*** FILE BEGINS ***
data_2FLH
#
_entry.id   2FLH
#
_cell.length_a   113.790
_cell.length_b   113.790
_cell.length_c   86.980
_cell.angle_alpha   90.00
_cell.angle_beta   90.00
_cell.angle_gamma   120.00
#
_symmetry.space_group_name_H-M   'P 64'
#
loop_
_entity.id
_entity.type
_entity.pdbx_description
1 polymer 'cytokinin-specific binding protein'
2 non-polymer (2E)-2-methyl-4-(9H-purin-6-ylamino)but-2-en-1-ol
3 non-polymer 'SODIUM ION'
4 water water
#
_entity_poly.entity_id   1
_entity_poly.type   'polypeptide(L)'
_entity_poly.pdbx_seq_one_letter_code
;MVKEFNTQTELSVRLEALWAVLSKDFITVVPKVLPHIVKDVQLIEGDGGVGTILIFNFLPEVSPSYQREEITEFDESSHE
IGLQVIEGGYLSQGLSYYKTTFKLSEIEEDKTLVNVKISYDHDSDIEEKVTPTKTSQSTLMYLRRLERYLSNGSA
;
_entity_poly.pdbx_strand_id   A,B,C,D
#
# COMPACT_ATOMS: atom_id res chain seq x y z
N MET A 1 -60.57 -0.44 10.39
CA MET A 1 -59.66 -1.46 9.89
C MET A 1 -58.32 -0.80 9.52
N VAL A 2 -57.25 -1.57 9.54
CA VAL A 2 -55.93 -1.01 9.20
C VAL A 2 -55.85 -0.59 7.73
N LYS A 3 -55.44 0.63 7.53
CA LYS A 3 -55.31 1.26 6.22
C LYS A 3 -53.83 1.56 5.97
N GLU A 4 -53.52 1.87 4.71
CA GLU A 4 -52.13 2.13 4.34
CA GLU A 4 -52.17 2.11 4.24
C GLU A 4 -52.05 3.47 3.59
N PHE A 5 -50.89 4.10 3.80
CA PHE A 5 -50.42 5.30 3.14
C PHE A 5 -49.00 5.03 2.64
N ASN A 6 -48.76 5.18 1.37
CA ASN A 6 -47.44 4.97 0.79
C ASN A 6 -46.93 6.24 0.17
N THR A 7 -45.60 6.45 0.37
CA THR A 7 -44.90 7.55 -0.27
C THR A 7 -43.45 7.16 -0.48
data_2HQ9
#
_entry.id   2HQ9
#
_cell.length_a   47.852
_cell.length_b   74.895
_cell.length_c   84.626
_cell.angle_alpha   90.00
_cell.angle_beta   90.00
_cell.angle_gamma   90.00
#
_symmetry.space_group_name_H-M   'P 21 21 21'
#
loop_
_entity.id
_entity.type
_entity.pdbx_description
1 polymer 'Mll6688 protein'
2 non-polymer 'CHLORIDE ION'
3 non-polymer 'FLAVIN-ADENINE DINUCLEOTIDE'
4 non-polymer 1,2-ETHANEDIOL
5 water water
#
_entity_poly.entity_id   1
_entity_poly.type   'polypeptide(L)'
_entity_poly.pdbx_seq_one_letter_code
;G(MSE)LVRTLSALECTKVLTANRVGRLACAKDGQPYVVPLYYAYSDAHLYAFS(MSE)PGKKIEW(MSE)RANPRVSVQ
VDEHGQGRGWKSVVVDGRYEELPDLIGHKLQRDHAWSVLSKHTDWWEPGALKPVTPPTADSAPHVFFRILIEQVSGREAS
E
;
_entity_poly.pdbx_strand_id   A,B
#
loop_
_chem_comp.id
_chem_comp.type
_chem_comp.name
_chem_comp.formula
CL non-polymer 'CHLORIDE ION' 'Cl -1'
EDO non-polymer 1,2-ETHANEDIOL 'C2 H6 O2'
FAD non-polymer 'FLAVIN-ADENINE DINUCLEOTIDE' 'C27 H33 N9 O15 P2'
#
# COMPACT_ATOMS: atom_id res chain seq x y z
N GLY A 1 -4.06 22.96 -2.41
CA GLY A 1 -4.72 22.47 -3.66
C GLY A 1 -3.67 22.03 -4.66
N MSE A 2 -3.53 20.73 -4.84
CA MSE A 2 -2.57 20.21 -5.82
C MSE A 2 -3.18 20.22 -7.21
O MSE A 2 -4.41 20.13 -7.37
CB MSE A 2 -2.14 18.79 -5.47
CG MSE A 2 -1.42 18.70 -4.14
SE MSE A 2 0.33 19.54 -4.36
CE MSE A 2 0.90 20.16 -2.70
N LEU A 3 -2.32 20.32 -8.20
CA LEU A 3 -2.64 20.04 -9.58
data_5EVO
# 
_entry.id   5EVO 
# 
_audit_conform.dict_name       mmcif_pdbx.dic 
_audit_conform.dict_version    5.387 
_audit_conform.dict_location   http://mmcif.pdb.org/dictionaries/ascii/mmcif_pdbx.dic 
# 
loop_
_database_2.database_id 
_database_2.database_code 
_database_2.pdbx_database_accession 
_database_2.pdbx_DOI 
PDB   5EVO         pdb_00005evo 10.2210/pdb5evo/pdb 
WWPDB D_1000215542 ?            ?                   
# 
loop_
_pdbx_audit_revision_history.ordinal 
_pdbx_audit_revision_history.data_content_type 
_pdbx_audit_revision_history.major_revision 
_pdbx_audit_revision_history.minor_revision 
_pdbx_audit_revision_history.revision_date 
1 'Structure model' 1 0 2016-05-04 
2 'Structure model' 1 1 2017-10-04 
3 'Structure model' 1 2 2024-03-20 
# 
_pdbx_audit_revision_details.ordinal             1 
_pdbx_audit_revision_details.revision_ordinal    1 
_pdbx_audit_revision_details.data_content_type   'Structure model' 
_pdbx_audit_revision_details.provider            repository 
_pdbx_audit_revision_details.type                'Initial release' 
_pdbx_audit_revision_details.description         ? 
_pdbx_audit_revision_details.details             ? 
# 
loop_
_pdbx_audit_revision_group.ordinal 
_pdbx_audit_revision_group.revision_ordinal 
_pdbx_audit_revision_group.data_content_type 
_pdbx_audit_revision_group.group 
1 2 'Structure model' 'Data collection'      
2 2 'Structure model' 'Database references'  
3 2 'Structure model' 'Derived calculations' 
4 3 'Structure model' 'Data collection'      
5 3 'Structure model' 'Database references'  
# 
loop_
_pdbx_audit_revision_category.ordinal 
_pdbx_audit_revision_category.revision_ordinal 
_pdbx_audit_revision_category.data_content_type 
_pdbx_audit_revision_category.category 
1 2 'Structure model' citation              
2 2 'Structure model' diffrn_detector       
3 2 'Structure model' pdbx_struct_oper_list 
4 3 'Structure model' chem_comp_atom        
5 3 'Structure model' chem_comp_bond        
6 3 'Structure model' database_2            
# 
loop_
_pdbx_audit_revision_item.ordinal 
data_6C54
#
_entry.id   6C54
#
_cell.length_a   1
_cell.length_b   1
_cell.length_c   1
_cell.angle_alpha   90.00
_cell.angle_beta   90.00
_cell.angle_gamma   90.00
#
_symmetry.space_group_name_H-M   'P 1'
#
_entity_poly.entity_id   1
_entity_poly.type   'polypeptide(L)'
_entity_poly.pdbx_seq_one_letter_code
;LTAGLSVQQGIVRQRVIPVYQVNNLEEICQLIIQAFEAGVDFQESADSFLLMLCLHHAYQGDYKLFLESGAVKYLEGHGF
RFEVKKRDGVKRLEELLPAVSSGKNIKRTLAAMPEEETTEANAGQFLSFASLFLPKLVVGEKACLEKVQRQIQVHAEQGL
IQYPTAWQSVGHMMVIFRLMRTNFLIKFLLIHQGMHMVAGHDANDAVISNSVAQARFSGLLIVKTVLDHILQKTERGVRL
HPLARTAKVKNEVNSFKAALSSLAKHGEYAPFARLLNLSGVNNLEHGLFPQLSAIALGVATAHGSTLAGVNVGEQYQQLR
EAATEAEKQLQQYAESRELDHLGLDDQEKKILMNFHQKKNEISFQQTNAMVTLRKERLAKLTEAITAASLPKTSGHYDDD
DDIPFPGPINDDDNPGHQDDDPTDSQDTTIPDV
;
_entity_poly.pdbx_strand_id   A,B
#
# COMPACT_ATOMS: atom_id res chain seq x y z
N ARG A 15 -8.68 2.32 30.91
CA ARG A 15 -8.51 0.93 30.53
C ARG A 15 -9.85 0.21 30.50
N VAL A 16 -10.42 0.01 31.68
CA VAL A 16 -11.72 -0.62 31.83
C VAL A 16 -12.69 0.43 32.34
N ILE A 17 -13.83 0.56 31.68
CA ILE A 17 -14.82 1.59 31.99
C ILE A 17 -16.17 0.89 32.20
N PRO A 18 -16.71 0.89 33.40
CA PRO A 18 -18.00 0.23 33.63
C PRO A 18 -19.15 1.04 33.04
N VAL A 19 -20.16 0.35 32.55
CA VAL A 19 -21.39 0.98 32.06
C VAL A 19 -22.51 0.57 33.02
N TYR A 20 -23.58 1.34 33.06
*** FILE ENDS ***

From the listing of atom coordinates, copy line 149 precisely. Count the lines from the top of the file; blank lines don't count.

2 2 'Structure model' 'Database references'  